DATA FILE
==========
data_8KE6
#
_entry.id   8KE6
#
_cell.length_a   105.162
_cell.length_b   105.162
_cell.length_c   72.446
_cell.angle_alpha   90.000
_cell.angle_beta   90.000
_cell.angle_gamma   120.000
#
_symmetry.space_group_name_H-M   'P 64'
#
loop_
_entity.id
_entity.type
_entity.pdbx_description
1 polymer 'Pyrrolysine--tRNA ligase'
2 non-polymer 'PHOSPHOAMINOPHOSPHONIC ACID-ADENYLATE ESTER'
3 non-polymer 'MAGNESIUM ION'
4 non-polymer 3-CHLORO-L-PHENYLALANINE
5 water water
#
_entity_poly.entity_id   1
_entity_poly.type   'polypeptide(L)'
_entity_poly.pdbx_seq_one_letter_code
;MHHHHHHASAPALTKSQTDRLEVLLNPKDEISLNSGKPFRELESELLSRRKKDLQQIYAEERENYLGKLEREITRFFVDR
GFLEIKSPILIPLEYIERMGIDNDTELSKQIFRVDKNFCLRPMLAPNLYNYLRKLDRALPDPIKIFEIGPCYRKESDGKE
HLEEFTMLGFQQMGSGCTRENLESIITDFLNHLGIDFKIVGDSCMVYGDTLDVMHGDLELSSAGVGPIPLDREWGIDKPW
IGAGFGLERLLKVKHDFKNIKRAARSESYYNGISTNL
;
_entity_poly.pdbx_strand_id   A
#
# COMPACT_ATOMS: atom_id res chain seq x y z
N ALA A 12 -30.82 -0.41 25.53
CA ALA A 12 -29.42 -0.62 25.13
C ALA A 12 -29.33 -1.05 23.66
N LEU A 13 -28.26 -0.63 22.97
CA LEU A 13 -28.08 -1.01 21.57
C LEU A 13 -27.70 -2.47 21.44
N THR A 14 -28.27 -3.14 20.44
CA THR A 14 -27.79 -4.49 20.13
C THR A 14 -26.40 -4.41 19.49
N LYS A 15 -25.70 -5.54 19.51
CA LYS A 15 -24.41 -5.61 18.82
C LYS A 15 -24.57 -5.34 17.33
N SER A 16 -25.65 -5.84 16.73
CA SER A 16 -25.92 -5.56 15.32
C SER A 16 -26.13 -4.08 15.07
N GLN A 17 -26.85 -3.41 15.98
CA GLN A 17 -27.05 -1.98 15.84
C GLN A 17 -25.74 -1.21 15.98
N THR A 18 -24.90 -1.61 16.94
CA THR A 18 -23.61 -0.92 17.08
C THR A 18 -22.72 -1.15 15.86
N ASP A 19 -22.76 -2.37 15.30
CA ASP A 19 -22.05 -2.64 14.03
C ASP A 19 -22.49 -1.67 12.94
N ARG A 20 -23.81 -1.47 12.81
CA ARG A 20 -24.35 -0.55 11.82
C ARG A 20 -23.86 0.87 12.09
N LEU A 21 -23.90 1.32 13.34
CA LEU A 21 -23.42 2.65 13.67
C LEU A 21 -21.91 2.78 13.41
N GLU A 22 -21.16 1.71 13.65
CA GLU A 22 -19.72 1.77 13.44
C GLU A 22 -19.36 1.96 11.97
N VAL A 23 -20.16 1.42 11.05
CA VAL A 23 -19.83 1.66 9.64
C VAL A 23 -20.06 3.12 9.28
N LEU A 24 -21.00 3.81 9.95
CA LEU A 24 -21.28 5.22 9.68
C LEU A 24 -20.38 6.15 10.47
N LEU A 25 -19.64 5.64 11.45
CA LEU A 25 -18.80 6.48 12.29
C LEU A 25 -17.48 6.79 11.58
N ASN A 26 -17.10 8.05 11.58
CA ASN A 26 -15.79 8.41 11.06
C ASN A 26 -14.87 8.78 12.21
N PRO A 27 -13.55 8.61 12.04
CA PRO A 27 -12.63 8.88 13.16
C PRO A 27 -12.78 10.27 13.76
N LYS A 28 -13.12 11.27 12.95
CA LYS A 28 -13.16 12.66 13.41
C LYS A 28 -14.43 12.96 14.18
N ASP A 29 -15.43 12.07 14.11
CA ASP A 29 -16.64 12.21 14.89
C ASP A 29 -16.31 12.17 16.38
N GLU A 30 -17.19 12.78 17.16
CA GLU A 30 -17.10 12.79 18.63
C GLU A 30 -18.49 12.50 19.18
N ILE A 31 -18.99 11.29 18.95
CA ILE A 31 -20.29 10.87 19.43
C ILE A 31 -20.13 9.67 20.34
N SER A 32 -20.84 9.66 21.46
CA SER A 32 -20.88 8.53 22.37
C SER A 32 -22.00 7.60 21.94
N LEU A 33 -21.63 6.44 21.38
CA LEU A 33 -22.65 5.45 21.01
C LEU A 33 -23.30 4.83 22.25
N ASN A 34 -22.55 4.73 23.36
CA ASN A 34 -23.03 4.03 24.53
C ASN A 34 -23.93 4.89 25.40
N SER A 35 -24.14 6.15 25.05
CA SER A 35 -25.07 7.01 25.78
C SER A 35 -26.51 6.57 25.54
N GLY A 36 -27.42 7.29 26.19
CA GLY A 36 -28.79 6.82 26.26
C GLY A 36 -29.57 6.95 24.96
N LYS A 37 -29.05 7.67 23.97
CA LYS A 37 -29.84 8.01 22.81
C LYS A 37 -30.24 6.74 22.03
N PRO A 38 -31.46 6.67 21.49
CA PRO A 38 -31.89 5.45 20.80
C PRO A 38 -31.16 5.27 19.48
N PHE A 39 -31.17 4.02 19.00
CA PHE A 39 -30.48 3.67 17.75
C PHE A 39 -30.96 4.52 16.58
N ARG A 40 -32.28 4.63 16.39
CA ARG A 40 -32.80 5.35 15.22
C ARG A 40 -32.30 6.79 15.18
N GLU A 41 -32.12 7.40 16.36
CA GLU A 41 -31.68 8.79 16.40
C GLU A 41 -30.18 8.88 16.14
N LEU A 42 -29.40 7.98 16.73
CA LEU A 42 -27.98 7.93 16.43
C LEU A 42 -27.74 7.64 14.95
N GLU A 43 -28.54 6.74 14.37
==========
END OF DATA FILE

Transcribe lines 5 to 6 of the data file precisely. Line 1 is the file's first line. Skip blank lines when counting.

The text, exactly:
_cell.length_a   105.162
_cell.length_b   105.162